Call me cynical but I think there are a few reasons companies do this:
- Some companies truly want to find the right people for their organization
- Others want to compete for the most prestigious/smart talent
- Recruiting at prestigious schools and wining and dining supports your brand - even if a student doesn't want to work at McKinsey they might hire them as consultants later on. Similarly, you might not want to work for Goldman Sachs or JP Morgan but your peers will tell you about their private banking services. The networking is not just student to company but company to student.
- Everybody else is doing it - I imagine some companies fall into this trap just like students do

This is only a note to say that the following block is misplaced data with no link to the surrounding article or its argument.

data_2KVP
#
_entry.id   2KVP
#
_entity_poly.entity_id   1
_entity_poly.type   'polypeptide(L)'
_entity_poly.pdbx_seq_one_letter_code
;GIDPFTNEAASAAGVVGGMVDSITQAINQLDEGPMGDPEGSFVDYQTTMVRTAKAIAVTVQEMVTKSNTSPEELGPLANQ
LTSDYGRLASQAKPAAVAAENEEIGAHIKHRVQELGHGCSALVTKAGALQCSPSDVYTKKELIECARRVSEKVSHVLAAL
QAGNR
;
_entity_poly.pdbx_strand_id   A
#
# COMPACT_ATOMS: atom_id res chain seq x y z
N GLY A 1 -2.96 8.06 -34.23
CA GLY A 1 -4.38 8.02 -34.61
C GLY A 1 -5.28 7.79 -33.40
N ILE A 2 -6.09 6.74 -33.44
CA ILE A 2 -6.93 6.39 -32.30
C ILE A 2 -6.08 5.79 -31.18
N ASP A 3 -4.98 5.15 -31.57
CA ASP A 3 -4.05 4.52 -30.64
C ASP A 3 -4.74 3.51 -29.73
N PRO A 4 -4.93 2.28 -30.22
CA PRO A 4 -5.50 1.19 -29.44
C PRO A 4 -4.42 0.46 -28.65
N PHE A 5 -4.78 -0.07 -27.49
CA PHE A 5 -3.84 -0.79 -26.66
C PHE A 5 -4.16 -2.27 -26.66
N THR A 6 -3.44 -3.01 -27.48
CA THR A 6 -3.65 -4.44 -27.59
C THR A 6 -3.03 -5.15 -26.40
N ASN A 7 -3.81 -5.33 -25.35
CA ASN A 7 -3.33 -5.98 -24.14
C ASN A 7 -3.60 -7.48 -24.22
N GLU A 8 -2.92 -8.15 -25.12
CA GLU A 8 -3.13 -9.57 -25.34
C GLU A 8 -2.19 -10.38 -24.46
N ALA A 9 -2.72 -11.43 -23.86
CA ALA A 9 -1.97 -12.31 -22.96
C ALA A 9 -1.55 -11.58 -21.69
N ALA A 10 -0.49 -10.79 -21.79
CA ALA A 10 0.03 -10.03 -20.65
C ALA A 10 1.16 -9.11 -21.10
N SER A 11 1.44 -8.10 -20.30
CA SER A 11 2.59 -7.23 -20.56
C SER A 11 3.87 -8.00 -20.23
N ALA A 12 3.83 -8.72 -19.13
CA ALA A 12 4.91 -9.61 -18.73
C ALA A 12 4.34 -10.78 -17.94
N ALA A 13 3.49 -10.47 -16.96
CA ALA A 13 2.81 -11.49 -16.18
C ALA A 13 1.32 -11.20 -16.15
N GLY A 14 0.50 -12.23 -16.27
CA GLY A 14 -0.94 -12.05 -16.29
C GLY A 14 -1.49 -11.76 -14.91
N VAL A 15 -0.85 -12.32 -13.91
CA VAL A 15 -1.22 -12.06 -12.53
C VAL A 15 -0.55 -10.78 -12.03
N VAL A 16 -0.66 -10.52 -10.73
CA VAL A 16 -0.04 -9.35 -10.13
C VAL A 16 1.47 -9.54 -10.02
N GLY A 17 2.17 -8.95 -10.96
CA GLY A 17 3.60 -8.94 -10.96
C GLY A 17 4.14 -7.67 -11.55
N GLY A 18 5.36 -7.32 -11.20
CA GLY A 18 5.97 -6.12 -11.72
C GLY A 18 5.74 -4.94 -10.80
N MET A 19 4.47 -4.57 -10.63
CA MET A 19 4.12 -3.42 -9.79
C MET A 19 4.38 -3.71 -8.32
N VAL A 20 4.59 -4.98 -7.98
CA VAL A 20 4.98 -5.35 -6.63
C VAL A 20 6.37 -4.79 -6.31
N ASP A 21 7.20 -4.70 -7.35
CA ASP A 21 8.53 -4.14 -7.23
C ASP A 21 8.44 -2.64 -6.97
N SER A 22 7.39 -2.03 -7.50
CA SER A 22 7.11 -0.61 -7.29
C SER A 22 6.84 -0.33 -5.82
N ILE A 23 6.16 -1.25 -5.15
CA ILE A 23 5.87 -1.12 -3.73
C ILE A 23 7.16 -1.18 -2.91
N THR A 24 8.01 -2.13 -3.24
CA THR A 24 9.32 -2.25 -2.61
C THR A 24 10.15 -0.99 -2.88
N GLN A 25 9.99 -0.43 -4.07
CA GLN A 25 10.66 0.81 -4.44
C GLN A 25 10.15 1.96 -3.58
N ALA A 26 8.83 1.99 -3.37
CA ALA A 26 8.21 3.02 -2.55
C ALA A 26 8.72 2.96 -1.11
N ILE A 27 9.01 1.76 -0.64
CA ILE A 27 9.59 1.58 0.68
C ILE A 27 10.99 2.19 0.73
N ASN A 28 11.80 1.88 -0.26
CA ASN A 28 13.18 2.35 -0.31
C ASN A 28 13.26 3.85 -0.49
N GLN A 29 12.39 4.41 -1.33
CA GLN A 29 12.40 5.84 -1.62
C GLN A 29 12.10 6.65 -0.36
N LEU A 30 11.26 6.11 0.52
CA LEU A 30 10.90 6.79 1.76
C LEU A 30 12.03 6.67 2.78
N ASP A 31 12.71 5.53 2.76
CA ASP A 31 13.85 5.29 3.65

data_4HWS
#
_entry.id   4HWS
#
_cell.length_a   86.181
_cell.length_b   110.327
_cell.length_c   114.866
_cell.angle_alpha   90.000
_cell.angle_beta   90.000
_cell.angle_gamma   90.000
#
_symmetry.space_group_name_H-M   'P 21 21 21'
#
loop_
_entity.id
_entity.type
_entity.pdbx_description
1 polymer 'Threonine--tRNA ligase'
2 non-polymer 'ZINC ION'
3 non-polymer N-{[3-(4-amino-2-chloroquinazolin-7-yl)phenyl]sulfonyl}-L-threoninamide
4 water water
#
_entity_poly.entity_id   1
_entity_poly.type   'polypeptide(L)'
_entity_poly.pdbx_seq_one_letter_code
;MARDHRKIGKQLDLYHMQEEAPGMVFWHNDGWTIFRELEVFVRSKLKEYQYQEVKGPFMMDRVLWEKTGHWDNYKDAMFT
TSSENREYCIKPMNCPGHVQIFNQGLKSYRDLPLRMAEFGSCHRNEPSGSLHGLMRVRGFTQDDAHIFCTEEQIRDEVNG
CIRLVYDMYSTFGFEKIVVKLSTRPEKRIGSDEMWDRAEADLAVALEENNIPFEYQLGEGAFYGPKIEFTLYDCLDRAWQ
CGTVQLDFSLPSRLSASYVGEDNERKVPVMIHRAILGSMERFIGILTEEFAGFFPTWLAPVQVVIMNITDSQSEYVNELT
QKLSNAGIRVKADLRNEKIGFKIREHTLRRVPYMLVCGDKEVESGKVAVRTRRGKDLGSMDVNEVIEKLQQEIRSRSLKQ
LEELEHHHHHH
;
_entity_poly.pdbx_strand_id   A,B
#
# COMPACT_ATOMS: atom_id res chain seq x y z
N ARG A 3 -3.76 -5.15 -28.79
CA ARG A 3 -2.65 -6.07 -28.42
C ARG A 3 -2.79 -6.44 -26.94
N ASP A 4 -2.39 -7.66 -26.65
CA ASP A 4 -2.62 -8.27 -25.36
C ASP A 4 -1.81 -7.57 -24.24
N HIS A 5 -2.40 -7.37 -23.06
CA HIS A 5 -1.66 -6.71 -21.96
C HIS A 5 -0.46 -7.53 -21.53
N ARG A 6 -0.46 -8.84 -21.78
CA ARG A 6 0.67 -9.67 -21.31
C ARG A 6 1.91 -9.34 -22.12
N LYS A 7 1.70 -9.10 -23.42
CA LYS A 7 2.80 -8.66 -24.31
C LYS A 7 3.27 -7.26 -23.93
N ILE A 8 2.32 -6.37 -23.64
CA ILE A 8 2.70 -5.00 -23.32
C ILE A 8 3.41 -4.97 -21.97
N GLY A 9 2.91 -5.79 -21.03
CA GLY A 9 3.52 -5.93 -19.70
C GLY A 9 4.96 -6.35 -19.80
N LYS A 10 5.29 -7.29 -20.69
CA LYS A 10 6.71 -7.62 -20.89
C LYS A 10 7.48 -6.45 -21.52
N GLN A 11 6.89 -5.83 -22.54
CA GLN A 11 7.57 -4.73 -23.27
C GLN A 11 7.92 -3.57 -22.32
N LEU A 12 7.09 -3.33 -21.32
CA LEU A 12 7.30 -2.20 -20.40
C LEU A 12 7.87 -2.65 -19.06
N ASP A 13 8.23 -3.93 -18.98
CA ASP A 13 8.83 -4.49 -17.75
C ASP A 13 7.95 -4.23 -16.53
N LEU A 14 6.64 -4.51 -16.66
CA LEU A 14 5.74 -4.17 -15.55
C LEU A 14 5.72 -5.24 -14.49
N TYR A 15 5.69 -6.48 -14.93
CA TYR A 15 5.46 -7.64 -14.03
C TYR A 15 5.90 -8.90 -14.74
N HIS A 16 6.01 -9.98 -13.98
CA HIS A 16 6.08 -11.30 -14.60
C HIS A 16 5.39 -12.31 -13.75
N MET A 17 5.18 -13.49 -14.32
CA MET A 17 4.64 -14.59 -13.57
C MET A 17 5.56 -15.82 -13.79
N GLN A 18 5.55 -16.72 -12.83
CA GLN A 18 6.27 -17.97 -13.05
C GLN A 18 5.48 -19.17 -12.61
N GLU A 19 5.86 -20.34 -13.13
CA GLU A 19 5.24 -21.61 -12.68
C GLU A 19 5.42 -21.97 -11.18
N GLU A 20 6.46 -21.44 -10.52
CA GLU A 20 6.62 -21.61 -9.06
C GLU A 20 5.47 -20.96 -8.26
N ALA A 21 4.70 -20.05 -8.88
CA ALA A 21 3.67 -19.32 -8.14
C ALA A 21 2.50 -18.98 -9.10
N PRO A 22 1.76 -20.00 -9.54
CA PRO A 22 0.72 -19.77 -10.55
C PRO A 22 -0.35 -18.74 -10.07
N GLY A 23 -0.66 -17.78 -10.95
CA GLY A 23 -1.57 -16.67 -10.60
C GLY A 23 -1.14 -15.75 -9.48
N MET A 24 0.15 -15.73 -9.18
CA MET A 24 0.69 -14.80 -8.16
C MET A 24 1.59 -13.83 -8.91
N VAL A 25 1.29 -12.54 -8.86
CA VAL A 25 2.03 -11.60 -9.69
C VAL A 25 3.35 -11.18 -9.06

- On campus recruiting can be a cattle drive - if you need warm bodies pre-screened for a solid degree of intelligence and drive come to campus and bag 'em early and often.
Tonight I'm going to a dinner hosted by a name brand company I'm not sure I want to work for. It's at a steakhouse near my home and hosting is costing the company over $125 per head plus alcohol. While it's nice to be wined and dined I'm sure I'm not going to get $125 of utility from that meal and a seated dinner may not be the best venue for me to learn more about the company and vice versa. What does it say about that company that they are recruiting this way? Is it a meaningful data point since this behavior is a cultural norm?
How does hiring work at your organization? Is it effective?
PS - How can I tell if a company will be a really good place to work?